— Museum of Antiquity - A Description of Ancient Life • L. W. Yaggy

... in Prayer.—Let no one weary or lose heart in prayer because of aridity. For the Hearer of prayer comes in all such cases very late. But at last He comes. And though He confessedly comes late, He correspondingly makes up to the soul for all His delays, and rewards her on the spot for all her toil, and dryness, and discouragement of many years. I have great pity on those who ...
— Santa Teresa - an Appreciation: with some of the best passages of the Saint's Writings • Alexander Whyte

... sixty years old—for years do not alone make a man—who raised a tumult, which might have made the Hearer laugh, but for the applause which followed, echoing through every street and house, and was even heard in country roads. Falsehood thrust itself forward and played the hypocrite; the bells on the fool's cap jingled, and declared they were church-bells, and the noise became so ...
— Fairy Tales of Hans Christian Andersen • Hans Christian Andersen

... measure is a group of beats,—two, three, four, or more, at the option of the composer. The bounds of the measures are visibly represented (on the written or printed page) by vertical lines, called bars; and are rendered orally recognizable (to the hearer who does not see the page) by a more or less delicate emphasis, imparted—by some means or other—to the first pulse or beat of each measure, as accent, simply to mark where each new group begins. Those who play or sing ...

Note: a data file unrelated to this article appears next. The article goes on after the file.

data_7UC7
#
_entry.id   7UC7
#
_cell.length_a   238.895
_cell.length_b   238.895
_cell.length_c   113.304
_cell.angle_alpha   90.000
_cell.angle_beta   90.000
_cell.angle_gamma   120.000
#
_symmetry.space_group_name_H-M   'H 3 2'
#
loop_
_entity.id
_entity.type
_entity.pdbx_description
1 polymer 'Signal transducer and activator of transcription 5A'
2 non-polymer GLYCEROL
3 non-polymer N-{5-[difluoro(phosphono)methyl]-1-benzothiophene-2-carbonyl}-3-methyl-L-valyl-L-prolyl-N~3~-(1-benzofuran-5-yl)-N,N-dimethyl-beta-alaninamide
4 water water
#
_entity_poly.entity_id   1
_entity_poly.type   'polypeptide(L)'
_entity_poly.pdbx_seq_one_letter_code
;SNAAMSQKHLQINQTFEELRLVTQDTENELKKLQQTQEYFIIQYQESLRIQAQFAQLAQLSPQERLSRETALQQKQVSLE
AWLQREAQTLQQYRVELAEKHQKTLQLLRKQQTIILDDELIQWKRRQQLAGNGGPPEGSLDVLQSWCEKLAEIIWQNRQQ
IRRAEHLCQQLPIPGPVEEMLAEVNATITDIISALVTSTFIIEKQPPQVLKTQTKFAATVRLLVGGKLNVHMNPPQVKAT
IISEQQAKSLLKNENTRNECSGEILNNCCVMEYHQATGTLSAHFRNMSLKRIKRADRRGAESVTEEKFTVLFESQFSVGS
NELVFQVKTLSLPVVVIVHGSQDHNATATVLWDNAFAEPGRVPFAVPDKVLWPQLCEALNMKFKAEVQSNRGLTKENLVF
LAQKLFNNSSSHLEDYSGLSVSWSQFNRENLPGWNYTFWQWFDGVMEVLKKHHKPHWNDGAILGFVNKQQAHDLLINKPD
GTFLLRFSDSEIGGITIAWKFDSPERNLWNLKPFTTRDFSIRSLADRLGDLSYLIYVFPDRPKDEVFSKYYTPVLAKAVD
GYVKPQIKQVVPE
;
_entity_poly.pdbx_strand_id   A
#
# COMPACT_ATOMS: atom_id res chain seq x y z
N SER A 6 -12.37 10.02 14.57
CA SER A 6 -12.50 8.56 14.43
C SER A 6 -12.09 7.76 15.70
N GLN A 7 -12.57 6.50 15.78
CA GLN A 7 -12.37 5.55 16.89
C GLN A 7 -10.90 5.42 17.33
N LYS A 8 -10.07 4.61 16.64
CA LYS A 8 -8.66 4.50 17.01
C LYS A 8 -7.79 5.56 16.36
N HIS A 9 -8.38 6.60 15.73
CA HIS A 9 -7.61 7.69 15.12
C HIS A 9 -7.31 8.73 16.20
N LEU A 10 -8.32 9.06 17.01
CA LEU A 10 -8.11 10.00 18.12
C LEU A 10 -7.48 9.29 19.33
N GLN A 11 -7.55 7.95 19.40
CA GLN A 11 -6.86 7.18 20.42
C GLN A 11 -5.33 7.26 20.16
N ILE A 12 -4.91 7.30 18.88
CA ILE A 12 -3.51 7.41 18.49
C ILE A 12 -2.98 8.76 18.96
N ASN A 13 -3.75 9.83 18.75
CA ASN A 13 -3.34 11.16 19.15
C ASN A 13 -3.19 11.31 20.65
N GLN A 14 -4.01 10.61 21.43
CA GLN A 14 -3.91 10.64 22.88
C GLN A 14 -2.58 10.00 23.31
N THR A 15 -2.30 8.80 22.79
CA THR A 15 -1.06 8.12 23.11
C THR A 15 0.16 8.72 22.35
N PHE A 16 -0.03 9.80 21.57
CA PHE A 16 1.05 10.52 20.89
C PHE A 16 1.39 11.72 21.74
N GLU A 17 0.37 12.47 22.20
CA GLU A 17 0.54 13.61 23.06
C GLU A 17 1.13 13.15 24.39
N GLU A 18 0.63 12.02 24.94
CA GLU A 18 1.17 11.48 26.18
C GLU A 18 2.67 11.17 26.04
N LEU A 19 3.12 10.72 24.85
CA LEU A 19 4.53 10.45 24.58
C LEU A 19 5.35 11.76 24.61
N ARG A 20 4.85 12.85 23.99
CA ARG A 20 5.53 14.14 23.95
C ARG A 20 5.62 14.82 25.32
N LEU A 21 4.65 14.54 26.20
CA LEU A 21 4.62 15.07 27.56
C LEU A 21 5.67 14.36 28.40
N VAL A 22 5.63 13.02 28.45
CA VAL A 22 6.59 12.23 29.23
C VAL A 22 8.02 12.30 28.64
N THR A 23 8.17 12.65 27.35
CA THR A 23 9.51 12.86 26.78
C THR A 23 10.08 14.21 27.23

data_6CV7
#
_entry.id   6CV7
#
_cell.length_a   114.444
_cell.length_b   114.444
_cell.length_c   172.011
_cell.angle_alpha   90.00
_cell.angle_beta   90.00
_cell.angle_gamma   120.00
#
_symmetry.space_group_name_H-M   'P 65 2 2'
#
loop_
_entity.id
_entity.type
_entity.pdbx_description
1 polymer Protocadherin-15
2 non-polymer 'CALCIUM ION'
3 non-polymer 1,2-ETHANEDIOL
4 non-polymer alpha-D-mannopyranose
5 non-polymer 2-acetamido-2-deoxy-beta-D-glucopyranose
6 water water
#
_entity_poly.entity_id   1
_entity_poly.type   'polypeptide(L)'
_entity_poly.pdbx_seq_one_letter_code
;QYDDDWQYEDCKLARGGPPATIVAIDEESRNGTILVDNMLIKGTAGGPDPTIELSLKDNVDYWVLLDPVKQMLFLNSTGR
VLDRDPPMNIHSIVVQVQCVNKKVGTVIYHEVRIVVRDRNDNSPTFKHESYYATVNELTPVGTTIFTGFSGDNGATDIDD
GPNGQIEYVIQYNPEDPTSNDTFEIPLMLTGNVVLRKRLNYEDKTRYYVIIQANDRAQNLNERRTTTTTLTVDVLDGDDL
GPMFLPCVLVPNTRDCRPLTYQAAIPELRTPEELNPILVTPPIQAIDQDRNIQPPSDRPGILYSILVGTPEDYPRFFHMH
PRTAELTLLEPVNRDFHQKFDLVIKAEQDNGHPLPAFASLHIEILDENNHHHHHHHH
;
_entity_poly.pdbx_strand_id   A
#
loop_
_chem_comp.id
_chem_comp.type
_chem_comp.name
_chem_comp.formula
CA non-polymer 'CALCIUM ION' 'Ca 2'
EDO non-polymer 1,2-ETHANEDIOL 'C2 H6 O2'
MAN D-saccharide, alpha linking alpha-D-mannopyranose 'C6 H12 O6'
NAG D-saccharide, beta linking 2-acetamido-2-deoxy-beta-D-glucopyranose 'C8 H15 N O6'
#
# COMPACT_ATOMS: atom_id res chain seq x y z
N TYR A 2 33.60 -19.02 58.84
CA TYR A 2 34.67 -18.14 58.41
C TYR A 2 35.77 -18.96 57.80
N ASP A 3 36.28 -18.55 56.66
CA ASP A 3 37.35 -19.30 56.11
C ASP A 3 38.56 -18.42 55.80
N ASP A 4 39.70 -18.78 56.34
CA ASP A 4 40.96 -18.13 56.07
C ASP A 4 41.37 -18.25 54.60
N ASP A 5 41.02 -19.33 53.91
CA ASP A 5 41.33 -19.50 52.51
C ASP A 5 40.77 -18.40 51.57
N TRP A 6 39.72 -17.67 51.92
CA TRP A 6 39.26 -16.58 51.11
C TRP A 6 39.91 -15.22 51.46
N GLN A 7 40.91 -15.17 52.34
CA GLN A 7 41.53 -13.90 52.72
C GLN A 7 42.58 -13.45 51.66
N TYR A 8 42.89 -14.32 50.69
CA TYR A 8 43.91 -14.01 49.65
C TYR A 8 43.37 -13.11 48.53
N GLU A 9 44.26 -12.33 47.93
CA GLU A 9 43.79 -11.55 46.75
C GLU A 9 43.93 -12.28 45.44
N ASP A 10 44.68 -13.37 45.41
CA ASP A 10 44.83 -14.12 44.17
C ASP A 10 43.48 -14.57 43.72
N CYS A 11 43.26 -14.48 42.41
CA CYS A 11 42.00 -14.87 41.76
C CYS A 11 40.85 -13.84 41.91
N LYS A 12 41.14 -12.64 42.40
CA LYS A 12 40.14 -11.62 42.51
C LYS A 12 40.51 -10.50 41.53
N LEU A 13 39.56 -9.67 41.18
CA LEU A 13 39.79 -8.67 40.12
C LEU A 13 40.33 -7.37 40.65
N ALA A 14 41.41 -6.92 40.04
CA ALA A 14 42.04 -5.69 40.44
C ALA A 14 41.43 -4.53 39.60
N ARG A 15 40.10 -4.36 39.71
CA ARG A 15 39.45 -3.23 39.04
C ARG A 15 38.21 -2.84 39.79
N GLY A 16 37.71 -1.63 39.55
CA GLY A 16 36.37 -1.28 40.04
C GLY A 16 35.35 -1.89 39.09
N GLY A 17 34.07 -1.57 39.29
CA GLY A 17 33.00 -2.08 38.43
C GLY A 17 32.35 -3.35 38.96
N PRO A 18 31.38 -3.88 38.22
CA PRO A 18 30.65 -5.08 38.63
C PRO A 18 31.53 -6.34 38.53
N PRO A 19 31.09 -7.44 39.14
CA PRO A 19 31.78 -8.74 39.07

— Lessons in Music Form - A Manual of Analysis of All the Structural Factors and - Designs Employed in Musical Composition • Percy Goetschius

... seaward; We hushed our hearts in fear, In awe of what each moment Might utter to our ear; For the air grew thick with murmurs That stilled the hearer's breath, With sounds that told of battle, Of victory and ...
— Successful Recitations • Various

... he could call wife was fast slipping away from him and withering in her allegiance. He did allude to his personal sentiment. 'One takes aim at Philosophy; Lady Fleetwood pulls us up to pay tribute to our debts.' But this was vague, and his hearer needed a present thunder and lightning to shake ...
— The Shaving of Shagpat • George Meredith

... patriotism. "He goes round and round his object, surveys it in every light, examines it in all its parts, retires and then advances, compares and contrasts it, illustrates, confirms, and enforces it, till the hearer feels ashamed of doubting a position which seems built on a foundation so strictly argumentative. And having established his case, he opens upon his opponent a discharge of raillery so delicate and ...
— The Old Roman World • John Lord

... must produce a suddenly multiplied impression upon the understanding of the outside world, which sees first the embodiment of the thought, and has then the after-pleasure of appreciating the details. The hearer is thrilled with a sense of impassioned beauty, which the singer may perhaps feel when he first conceives the interpretation of the printed notes, but which goes over farther from him as he strives to approach ...